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Why Nick is ponying up a new series

For its first animated production made outside of the US for global audiences, Nickelodeon turned to a more grounded series, says Nick's Nina Hahn.
January 16, 2020

Saddle up: Kids ongoing love of ponies, and a desire to tell more realistic stories convinced Nickelodeon to board the soon-to-premiere It’s Pony.

Launching on Nick globally on January 18, the 2D-animated comedy show tracks the adventures of Annie and her talking pony. Nick released the first episode of the 20 x 22 minute show on YouTube on December 26, and it has racked up more than 600,000 views.

Talking horse aside, series creator Ant Blades wanted to make a show that rejected the over-the-top fantasy of shows like Adventure Time in favor of something that could speak more directly to kids, he said. And this resonated with Nick, according to Nina Hahn, Nickelodeon’s SVP of international production and development. Kids watch Nickelodeon to think, laugh and feel, and It’s Pony meets those demands by focusing on issues important to the network’s core audience.

“We want our stories to start from a place that’s authentic and real, and we got that with the characters’ relationships,” says Hahn. “We want to reflect kids’ worlds visually, while also talking about friendship risk, parents, family, growing up and all the things that are core to our audience.”

Designed and animated by London studio Blue Zoo, the series was originally submitted as a short in Nickelodeon’s 2015 International Animated Shorts Program and then picked up in 2018 as a full show called PonyIt’s Pony marks the first time Nickelodeon has picked up an animated production made outside of the US for international broadcast, says Hahn. The comedy series’ grounded setting gave it international potential, she adds.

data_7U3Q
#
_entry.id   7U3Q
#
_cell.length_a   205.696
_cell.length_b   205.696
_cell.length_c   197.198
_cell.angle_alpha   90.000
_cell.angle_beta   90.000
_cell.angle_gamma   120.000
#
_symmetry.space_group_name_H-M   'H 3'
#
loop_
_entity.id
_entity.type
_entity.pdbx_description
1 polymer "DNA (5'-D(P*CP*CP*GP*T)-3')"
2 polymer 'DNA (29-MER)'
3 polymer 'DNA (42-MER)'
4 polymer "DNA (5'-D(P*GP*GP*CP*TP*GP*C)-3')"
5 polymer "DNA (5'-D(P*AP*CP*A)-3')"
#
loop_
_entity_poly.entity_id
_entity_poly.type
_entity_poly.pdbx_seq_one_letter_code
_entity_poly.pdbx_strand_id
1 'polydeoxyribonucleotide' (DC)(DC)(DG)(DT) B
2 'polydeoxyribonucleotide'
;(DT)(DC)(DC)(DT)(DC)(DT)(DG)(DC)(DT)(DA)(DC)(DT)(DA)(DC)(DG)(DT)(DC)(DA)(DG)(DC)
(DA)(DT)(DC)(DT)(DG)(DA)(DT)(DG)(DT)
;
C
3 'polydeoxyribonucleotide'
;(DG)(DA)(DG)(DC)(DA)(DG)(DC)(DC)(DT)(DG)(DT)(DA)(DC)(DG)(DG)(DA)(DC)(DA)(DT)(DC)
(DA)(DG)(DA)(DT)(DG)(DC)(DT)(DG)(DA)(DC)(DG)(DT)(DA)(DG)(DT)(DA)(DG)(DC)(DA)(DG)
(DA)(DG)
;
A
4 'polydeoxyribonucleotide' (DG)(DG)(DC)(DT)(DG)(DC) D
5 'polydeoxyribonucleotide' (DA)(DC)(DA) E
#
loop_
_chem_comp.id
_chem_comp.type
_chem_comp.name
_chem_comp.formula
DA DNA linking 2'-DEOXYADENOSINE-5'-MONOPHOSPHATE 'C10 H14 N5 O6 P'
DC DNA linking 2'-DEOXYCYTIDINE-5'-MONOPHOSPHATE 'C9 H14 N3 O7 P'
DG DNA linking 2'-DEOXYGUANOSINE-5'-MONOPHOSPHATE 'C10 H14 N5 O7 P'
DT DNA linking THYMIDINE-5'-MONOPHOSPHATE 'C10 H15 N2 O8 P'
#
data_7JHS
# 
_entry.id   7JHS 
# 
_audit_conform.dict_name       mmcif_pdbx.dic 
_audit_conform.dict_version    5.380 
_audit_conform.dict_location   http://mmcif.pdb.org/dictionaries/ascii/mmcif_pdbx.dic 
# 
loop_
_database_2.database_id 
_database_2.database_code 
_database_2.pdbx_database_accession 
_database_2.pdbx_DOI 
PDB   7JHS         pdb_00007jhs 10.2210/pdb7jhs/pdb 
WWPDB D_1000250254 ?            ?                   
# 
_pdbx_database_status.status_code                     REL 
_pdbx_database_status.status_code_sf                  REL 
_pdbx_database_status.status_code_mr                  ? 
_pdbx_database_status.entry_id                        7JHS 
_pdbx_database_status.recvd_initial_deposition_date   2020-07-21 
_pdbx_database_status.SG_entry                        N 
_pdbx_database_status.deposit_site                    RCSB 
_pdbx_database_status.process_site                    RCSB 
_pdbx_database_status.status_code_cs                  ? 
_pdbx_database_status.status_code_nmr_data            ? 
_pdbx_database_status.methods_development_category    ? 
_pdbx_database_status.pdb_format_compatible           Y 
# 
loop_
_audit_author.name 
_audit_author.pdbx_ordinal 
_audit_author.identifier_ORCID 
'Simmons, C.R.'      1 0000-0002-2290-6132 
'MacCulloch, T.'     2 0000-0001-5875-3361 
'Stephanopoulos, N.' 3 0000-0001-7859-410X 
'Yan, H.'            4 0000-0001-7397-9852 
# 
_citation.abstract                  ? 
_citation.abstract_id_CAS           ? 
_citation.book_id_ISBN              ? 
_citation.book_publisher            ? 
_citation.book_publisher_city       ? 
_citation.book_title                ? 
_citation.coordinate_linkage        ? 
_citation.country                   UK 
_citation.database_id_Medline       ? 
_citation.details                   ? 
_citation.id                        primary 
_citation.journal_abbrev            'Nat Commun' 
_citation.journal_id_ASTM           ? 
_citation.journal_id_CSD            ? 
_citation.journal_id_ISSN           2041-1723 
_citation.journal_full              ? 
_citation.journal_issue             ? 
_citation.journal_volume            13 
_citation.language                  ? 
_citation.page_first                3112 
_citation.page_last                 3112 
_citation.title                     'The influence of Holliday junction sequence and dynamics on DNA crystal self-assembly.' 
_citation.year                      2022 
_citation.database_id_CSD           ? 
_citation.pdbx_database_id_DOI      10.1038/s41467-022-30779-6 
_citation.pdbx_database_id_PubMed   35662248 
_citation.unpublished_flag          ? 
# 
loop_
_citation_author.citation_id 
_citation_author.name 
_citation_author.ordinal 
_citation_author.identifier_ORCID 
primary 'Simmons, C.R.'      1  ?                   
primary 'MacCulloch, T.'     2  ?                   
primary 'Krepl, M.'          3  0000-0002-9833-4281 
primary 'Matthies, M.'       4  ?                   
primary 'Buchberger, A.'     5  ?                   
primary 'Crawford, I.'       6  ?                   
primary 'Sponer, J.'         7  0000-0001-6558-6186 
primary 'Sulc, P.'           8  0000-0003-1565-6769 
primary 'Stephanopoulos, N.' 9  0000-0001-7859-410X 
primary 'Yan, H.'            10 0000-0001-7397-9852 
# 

“This show’s focus on friendship speaks to our global audience,” says Hahn. “When we were preparing this show for international viewers we only had to make small changes, like the color of a school bus, to be sure the setting would be relevant for kids everywhere.”

The show’s reach is also helped by the fact that one of the leads is a pony, and ponies are having a moment with a stable full of content. This includes Little Airplane Productions and redknot’s 52 x 11-minute series The Dog & Pony Show; Netflix’s upcoming feature film Thelma the Unicorn (about a pony who becomes a unicorn); and of course, Hasbro’s long-running My Little Pony franchise, which is launching the new My Little Pony: Pony Life series in 2020 on Discovery Family and Discovery Family GO.

“From the outset, It’s Pony had a long-term vision for a story that was real, and focused on a single relationship,” says Hahn. “A show might be funny, but every piece of content we look at has to have a story, character and creator attached to it that can make it into 20 episodes if we’re to pick it up, and this project had that.”

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Online writer for Kidscreen. Have a story that's of interest to Kidscreen readers? Contact Ryan at rtuchow@brunico.com

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